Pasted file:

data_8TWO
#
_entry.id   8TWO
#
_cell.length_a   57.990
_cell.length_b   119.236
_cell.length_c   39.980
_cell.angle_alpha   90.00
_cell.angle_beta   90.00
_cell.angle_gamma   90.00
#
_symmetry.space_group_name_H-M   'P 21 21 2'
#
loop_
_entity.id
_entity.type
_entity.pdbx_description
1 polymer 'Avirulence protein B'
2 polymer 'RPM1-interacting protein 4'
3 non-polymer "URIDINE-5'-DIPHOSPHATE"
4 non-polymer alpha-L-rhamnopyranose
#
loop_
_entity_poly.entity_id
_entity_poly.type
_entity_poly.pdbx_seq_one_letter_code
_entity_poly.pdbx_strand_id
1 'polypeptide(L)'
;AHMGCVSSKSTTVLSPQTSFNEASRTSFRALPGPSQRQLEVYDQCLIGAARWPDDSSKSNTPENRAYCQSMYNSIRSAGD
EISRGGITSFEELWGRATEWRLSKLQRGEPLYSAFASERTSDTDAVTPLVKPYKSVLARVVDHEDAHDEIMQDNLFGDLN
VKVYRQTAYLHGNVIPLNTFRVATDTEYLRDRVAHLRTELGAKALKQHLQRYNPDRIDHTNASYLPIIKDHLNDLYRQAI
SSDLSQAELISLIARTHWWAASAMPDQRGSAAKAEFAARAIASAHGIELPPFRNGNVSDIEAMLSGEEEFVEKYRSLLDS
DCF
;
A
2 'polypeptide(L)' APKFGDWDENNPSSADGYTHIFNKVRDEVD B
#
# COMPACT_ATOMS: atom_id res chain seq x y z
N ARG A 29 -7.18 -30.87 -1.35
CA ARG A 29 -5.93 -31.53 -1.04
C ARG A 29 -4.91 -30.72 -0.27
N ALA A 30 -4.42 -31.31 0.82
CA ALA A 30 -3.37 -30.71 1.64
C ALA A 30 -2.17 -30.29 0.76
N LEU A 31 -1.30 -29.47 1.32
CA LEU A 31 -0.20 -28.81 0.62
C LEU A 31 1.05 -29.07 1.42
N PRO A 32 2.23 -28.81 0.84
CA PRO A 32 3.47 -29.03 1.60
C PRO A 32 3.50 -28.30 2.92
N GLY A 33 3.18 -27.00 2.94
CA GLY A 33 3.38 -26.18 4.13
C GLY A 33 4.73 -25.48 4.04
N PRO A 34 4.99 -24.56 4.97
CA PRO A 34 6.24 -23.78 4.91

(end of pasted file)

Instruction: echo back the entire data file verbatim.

data_8TWO
#
_entry.id   8TWO
#
_cell.length_a   57.990
_cell.length_b   119.236
_cell.length_c   39.980
_cell.angle_alpha   90.00
_cell.angle_beta   90.00
_cell.angle_gamma   90.00
#
_symmetry.space_group_name_H-M   'P 21 21 2'
#
loop_
_entity.id
_entity.type
_entity.pdbx_description
1 polymer 'Avirulence protein B'
2 polymer 'RPM1-interacting protein 4'
3 non-polymer "URIDINE-5'-DIPHOSPHATE"
4 non-polymer alpha-L-rhamnopyranose
#
loop_
_entity_poly.entity_id
_entity_poly.type
_entity_poly.pdbx_seq_one_letter_code
_entity_poly.pdbx_strand_id
1 'polypeptide(L)'
;AHMGCVSSKSTTVLSPQTSFNEASRTSFRALPGPSQRQLEVYDQCLIGAARWPDDSSKSNTPENRAYCQSMYNSIRSAGD
EISRGGITSFEELWGRATEWRLSKLQRGEPLYSAFASERTSDTDAVTPLVKPYKSVLARVVDHEDAHDEIMQDNLFGDLN
VKVYRQTAYLHGNVIPLNTFRVATDTEYLRDRVAHLRTELGAKALKQHLQRYNPDRIDHTNASYLPIIKDHLNDLYRQAI
SSDLSQAELISLIARTHWWAASAMPDQRGSAAKAEFAARAIASAHGIELPPFRNGNVSDIEAMLSGEEEFVEKYRSLLDS
DCF
;
A
2 'polypeptide(L)' APKFGDWDENNPSSADGYTHIFNKVRDEVD B
#
# COMPACT_ATOMS: atom_id res chain seq x y z
N ARG A 29 -7.18 -30.87 -1.35
CA ARG A 29 -5.93 -31.53 -1.04
C ARG A 29 -4.91 -30.72 -0.27
N ALA A 30 -4.42 -31.31 0.82
CA ALA A 30 -3.37 -30.71 1.64
C ALA A 30 -2.17 -30.29 0.76
N LEU A 31 -1.30 -29.47 1.32
CA LEU A 31 -0.20 -28.81 0.62
C LEU A 31 1.05 -29.07 1.42
N PRO A 32 2.23 -28.81 0.84
CA PRO A 32 3.47 -29.03 1.60
C PRO A 32 3.50 -28.30 2.92
N GLY A 33 3.18 -27.00 2.94
CA GLY A 33 3.38 -26.18 4.13
C GLY A 33 4.73 -25.48 4.04
N PRO A 34 4.99 -24.56 4.97
CA PRO A 34 6.24 -23.78 4.91